Overall - I really liked this IPA. The tropical fruit flavors are very refreshing and this beer is not overly hoppy but still assertive enough to make you know its not just a pale ale. Plenty of tongue numbing IBUs to please any hophead but also enough flavor to keep you going back to the cooler for can after can. 

 

Would I buy more of it? - sure, I am a fiend when it comes to IPAs in cans! 

 

Note - Maui's cans three of their beers. You can find their CoCoNut Porter, Bikini Blonde and Big Swell IPA canned and available for purchase in Hawaii, California and Japan. 



Hops Scale:
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Can Scale:
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Big Swell IPA
Style: American India Pale Ale
Brewery: Maui Brewing Company
City: 
Lahaina, Hawaii  
Country: 
United States  
Container: 12 oz. can
Malts: ???
Hops: CTZ, Amarillo, Centennial and Cascade
ABV: 6.2%
IBUs: 65
Date: April 27th, 2010

Posted by Russ


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Tuesday, April 27th 2010

It's our first CAN-test!
You could WIN some beer swag!

We here at CraftCans.Com are big on beer karma. We love the generosity of the people that work in the craft beer world and we too want to do our small part in promoting better beer. Sometimes that means giving away some free stuff so what better time than today to do just that.

The CAN-test:

Send us a pic of your favorite canned craft beer. It can be artsy, it can be funny, it can be scenic, it can include a person, place or thing or it could be just the can(s) alone. We really don't care, originality means the most here. The only thing that REALLY matters is that it must be a picture where the focus is on canned craft beer. The best picture, as decided by us, wins!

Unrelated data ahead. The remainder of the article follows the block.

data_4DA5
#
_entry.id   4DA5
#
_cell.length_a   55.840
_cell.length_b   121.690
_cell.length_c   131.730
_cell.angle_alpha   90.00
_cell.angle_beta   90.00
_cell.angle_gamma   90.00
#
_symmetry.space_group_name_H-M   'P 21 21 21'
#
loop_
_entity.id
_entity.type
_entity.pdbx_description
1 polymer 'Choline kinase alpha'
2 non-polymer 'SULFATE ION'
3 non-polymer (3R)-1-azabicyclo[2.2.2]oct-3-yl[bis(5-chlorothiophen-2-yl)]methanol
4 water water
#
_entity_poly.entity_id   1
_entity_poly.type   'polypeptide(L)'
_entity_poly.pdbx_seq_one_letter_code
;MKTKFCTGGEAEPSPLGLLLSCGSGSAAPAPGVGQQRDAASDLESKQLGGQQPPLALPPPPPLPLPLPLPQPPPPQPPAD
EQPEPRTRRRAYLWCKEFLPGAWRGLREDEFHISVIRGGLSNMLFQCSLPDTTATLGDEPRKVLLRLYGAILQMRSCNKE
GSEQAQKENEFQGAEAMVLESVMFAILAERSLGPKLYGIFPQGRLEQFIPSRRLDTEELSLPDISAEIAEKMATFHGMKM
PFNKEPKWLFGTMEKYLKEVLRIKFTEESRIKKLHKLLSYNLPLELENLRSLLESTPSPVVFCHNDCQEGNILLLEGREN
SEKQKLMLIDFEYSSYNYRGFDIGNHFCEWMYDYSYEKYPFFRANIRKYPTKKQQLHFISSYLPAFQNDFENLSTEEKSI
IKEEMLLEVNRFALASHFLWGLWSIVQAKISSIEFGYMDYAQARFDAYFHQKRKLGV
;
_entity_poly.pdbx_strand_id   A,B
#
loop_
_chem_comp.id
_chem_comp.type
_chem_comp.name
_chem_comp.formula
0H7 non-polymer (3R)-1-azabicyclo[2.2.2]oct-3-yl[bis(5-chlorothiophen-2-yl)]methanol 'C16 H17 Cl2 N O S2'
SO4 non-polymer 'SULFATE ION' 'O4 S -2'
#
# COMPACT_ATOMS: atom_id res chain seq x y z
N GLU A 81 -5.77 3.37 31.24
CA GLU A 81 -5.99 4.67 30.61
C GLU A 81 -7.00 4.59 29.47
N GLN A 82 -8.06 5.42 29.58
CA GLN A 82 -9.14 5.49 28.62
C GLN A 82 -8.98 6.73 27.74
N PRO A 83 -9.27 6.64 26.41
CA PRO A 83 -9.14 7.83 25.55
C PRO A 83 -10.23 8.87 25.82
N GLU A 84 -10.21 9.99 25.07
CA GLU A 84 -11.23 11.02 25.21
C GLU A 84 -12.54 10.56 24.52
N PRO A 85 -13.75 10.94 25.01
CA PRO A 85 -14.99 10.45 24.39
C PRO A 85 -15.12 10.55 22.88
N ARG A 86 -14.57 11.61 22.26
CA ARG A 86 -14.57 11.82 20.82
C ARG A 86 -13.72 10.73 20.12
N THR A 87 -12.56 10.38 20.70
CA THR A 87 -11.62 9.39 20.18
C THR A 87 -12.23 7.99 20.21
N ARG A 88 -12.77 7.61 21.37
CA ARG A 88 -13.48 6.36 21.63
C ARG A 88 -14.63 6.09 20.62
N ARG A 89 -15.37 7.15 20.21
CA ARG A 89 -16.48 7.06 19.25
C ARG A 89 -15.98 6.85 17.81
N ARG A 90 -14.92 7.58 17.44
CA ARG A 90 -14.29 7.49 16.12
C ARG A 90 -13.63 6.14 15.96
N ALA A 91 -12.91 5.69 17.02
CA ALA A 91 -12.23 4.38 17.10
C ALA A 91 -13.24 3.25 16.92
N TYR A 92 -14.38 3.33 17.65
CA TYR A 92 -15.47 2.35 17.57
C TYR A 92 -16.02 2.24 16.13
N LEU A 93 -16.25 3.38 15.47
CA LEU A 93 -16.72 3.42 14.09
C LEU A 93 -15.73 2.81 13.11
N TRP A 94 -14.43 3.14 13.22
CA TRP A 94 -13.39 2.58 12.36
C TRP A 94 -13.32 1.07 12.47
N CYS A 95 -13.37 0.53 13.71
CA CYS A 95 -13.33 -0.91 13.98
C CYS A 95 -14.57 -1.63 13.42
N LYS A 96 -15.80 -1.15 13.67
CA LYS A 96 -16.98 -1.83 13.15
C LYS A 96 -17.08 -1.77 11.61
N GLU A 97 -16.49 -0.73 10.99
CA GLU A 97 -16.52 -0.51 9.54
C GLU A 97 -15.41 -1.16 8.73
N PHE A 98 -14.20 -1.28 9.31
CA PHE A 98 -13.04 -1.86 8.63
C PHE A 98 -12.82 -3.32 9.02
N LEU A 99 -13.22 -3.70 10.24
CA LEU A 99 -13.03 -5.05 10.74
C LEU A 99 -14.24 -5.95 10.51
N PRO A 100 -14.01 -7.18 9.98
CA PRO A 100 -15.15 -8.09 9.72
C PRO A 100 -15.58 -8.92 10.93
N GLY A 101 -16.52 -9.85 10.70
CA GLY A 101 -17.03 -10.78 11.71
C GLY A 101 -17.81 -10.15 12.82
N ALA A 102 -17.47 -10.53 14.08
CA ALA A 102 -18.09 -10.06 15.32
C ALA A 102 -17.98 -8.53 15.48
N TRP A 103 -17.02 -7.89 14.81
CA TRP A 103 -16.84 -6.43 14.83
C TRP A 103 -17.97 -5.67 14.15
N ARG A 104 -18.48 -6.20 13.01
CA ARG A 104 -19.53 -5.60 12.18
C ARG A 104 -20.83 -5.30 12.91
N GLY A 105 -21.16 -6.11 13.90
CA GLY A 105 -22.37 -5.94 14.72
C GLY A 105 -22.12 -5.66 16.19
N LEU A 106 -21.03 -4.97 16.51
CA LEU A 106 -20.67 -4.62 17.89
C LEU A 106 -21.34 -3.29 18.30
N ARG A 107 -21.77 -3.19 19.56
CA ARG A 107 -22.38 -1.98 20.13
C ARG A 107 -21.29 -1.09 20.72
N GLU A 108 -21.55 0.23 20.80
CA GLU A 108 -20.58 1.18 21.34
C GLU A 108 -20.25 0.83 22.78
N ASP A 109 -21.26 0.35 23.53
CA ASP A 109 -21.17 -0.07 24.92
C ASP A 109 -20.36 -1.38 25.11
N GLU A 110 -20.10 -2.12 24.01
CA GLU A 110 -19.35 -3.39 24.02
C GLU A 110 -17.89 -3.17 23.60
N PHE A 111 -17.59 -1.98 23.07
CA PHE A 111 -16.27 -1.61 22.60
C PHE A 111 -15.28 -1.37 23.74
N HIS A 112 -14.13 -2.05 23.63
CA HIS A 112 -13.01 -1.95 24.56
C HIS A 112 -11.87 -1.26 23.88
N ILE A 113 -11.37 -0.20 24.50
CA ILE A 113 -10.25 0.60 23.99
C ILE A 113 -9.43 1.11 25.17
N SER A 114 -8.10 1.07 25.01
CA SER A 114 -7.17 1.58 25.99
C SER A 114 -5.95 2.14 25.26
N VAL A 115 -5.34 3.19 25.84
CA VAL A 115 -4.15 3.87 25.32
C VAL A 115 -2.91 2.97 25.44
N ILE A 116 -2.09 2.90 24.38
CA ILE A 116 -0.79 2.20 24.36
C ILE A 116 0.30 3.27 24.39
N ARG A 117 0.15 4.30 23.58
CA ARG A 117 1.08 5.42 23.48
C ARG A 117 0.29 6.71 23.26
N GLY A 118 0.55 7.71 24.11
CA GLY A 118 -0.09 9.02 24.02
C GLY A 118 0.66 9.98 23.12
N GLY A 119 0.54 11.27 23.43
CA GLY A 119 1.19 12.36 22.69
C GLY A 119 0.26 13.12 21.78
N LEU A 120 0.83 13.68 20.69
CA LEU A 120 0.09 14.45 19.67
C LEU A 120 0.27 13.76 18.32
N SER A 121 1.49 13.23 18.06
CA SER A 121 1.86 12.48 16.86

The Rules:

The focus of your picture must be on canned craft beer. Be original (don't steal another person's photo). We'll be posting these pics on our site so you need to be okay with that. You must live in the United States or Canada. The contest will end on May 15, 2010. 

To Enter:

OR

 

The Prize Package:


this glorious swag could all be yours!

  • Some Great Divide Brewing Company stickers
  • A Great Divide Brewing Company keychain
  • A Narragansett Beer Koozie (and what is inside)
  • An actual Yuengling Beer Bung from the brewery
  • A Sea Dog Brewing Company pint glass
  • Assorted coasters from all over
  • Something else that will remain a mystery but is awesome!

GOOD LUCK!

 


Posted by Russ


Labels: Contests


Monday, April 26th 2010

Why the 16 oz. 'pint' can is the craft beer container of today (and tomorrow)


Could the "pint" can be the future for craft beer?

You've seen hipsters slugging back "pounder" cans for years. Now these same containers, once only filled with PBR, Schlitz and the like, are being filled with far more precious cargo. Gone are the days of pale lager domination, enter the days of Double IPAs, Imperial Stouts, Belgian-style Dubbels and any other style (or non-style) you can imagine. Is this just another trend in the industry or is there more to the simple act of canning big? Could the 16 oz. "tallboy" can be the future when it comes to craft beer vessels and distribution?

In 1995 a brewery was born in the upper-Midwestern town of Brooklyn Park, Minnesota. Not unlike many other microbreweries that came into being that year (Dogfish Head, AleSmith, Weyerbacher to name a few) this brewery was making beers with plenty of flavor and character. However, one thing was to make this brewery different. When their beers rolled off the line they'd be doing so not in the ubiquitous brown 12 oz. bottles but in, you guessed it, 16 oz. aluminum cans. Surly was making "beer for a glass. from a can". An idea was born and it was up to the public to embrace it. Embrace it they did. So much so that recently Surly has had to scale back distribution in order to meet demand. Since the gamble paid off, others have taken notice.


Surly's cans are a big success story

Breweries like Buckbean (Reno, NV), Uncommon Brewers (Santa Cruz, CA), Southern Star and Kettle House (Missoula, MT) also chose to distribute at least some of their beers in tall cans and represented the first wave of tall boy craft brews on the market. This year, 2010, however seems to be the year of the 16 oz. can. More than a handful of breweries have either planned to or are already releasing their products in pint cans. Tallgrass Brewing (Manhattan, KS), 7 Seas (Gig Harbor, WA), Half Acre (Chicago, IL), New England (Woodbridge, CT), Sun King (Indianapolis, IN) and Fearless Brewing (Estacada, OR) are following what I don't see as a trend but more the smart choice of the future for American craft beer brewers.